To the extent that business cycles tend to behave independently across different countries and that there exist imperfections in international markets for products, capital, and other factors, foreign operations by firms should provide their stockholders risk-return opportunities superior to those available to the stockholders of purely domestic firms. In this paper, we examine the empirical evidence with regard to these advantages of investing in multinational firms as a method of diversifying internationally, investigating the issue of investor recognition of the advantages enjoyed by a multinational firm.
This issue is important not only for investors but also for corporate management, for example, when formulating corporate strategy (see, for example, Hisey and Caves ). It is hypothesized that, consistent with the capital asset pricing model, international diversification of real assets by firms is rewarded in their domestic capital markets by a reduction in their systematic risk (beta) and by an increase in their price/earnings ratios. Further, it is hypothesized that the strength of these relationships is related to the degree of international involvement.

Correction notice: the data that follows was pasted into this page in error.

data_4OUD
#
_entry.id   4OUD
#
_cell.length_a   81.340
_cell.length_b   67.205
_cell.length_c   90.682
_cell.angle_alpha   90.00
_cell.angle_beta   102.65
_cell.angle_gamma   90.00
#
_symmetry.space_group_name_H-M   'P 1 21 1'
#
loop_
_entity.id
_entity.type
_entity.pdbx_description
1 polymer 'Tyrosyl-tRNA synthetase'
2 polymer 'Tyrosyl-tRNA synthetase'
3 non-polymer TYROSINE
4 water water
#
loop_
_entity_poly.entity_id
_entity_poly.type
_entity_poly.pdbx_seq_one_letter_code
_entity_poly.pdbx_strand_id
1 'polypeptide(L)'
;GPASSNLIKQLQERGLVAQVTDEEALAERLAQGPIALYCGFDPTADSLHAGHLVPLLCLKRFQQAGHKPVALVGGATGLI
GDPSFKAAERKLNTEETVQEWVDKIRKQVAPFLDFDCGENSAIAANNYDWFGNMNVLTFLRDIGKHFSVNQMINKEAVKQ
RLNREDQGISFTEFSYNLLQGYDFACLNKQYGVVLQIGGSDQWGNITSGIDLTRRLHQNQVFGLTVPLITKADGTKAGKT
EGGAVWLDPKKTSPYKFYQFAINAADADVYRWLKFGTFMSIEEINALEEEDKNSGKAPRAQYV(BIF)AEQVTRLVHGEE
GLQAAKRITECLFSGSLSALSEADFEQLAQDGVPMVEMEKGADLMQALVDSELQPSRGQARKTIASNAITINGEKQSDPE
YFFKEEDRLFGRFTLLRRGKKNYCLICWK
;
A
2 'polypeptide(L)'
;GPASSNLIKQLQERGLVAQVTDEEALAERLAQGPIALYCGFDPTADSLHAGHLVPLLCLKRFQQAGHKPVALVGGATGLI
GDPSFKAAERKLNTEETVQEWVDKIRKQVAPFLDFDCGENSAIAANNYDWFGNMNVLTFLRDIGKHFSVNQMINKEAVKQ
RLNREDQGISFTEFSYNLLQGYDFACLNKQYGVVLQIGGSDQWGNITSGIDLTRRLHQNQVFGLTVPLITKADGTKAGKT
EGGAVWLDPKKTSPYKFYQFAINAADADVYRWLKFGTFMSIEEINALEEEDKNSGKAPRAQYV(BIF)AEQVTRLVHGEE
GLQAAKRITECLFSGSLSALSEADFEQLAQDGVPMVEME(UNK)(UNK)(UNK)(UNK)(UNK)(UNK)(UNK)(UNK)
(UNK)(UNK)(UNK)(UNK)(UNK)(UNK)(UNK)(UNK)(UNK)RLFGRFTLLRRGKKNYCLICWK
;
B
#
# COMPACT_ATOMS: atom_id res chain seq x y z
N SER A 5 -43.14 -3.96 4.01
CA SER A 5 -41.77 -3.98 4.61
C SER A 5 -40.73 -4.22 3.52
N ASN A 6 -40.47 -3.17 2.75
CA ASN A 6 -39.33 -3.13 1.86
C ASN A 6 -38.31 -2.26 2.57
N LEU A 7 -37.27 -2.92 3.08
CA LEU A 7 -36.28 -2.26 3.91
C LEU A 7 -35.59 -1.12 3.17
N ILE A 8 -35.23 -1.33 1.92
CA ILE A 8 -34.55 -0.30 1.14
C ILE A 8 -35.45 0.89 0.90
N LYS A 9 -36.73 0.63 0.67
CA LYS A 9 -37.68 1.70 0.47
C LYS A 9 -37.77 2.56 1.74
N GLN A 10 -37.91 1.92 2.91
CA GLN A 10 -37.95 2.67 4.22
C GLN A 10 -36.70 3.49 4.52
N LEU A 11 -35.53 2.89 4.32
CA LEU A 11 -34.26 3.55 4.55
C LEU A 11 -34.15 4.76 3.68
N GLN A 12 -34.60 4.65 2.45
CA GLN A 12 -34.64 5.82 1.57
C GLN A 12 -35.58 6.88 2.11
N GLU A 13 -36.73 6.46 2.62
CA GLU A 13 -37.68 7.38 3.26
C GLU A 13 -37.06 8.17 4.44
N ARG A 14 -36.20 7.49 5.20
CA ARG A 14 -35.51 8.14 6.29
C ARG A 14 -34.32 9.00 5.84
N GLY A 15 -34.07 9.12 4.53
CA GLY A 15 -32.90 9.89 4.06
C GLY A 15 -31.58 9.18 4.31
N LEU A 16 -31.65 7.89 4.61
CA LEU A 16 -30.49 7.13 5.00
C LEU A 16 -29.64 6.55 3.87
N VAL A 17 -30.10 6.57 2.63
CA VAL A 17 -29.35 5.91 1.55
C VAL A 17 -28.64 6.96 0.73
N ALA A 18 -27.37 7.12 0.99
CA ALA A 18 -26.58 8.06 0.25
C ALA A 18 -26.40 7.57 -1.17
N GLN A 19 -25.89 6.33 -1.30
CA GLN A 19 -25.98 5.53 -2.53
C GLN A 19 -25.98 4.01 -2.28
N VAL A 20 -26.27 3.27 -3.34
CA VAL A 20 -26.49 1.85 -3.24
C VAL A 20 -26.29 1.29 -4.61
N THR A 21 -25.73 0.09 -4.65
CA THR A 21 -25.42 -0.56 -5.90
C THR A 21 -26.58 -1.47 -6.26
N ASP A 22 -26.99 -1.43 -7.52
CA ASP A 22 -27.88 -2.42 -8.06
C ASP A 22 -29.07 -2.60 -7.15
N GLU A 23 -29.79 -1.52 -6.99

An early application of portfolio theory in an international context was by Grubel . He demonstrated that for the individual portfolio investor, risk reduction is facilitated by holding a diversified portfolio of international securities. These results have been subsequently confirmed and extended by Levy and Sarnat , Grubel and Fadner , Solnik , Agmon and Lessard , and Solnik and Noetzlin . These empirical studies have confirmed benefits from international diversification at the shareholder level in the form of risk-adjusted returns that are superior to those achievable in a single national market.